Challenging the incumbents are Democrats Wayne Marek and Avery Hart, and Green Party candidate Jimmy Brash. Marek is a former member of the Morris Plains School Board, while Hart is a psychologist and author who founded the Kinnelon Conserves environmental preserve in 2006. Brash, who lives in Parsipanny, is a member of the construction workers’ union.
Webber, considered one of the more conservative members of the Assembly, did not respond to questions about policy, saying he “usually reserve(s) judgment on proposed legislation until those proposals work their way through the legislative process.” He said his policy views could be found on his website, which lists tax reform and government reform among his priorities.
“In all, I have sponsored bills that would provide more than $1 billion of tax relief for New Jersey’s beleaguered taxpayers, and proposed real reductions in the property tax, income tax, sales tax, estate tax, inheritance tax, and various fees,” Webber said.
According to his website, he also wants to reduce government red tape that he said stifles businesses and, in particular, wants to make it easier for people to start home businesses.
DeCroce, who served as deputy commissioner of community affairs in the Christie administration, also lists reducing taxes as her top priority.
She is sponsoring A-3378, the Government Crowdfunding Act, that she said would give governmental bodies the ability to do “fundraising” — from bake sales to golf outings to online appeals — for certain projects. She also is cosponsor of A-262, the Tax Relief for New Jersey Families Act, which would give “income tax credits for property tax relief” and would increase both the homestead property tax credit and the earned income tax credit.
Marek, who considers himself a “third-way” Democrat in the mold of Bill Clinton, said the three biggest issues are “The Economy, The Economy and The Economy.”
He said, “The old right/left solutions of cut and/or tax are no longer a sufficient way to address these issues. I do believe there is an alternative, a third way. I believe the solution is to generate new and reoccurring revenue through economic expansion. I believe an invest-and-grow economy will create new jobs, close the wage gap, address the fiscal issues of our state and provide a sustainable way to get this economy moving again.”
Hart calls environmental preservation the state’s top issue, along with dealing with a nursing shortage and rising property taxes.
The goal, she said, should be “to protect clean drinking water and breathable air for the future” and “to avert environmental disaster in the form of shore erosion.” She endorses having the state re-join the Regional Greenhouse Gas Initiative or RGGI, a regional effort to reduce carbon pollution, and wants to provide “rebates and other incentives to assure the development of renewable energy.”
Brash, who grew up in Essex County and now lives in Parsippany, wants to address cost-of-living issues by attacking the foreclosure crisis and increasing the state minimum wage. His proposed increase to $15 an hour would be phased in over several years; towns would be given the power to set their own wage floors. He also is calling for property tax cuts for seniors – by reducing the school portion of an individual’s tax bill – and allowing towns to implement their own income taxes. He proposes decriminalizing recreational marijuana use and then asking voters whether it should be legalized, while also calling for the release of nonviolent drug offenders from state prison.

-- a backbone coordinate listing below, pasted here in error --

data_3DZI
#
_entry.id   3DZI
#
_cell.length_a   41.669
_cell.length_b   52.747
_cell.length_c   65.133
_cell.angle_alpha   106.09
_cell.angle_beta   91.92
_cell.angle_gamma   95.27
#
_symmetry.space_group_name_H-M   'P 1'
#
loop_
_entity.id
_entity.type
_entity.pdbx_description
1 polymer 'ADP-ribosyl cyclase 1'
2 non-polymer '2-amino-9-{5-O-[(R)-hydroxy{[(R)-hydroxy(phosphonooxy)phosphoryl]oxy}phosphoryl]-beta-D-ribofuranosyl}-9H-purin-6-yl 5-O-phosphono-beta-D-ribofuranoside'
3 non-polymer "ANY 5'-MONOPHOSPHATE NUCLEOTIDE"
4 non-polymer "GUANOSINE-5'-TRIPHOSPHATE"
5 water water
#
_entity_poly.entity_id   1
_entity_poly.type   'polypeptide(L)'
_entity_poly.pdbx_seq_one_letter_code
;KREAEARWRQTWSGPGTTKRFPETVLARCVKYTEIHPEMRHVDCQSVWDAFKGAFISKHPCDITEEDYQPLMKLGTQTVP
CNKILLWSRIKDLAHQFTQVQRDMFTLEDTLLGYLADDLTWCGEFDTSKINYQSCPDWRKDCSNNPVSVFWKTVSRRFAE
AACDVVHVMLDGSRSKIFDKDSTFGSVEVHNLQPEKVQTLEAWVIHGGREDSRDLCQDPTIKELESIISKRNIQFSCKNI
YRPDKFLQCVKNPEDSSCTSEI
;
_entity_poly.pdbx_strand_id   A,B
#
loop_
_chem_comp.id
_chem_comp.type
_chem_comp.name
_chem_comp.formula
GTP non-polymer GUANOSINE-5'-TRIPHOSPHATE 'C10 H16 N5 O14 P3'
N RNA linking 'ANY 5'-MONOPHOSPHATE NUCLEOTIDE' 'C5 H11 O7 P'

Republicans Holly Schepisi and Robert Auth are relative newcomers to the state Assembly, though they follow in a long line of Republican lawmakers who have represented the Bergen County and Passaic County district.
Schepisi, 43, is an attorney who was elected in 2011, while Auth, who owns a travel agency, won his seat in 2013, though Republicans have held the two legislative seats since 1980.
The 39th, which borders both the 26th and 40th districts, matches both demographically – 1.6 percent African American, 7 percent Hispanic, and heavily Republican by registration and voting history.
Schepisi and Auth are being challenged by Woodcliff Lake Mayor Jeffrey Goldsmith, a vice president at Morgan Stanley, and former Haworth Mayor John DeRienzo. None of the candidates responded to questions, but Auth did forward a newsletter that outlines his chief priorities. Those include “eliminating redundant County government” and ending the estate tax. He also opposes an increase in the gas tax.
“New Jersey on a yearly basis has the lowest or second lowest gas tax in the nation,” he wrote. “I say let the public keep one of the few bright spots in their household budget. My alternative is to increase the capacity of our refineries, with the resulting revenue increase being dedicated to the transportation fund.”
Goldsmith and DeRienzo’s website is critical of Schepisi and Auth, saying the “39th sends more tax dollars to Trenton than any other district and yet gets the fewest back in return.” Goldsmith is calling for “transportation upgrades, environmental protection and flood control projects, and infrastructure investment” and sees the sharing of services among towns as “one of the best ways to bring down spiraling property tax rates.”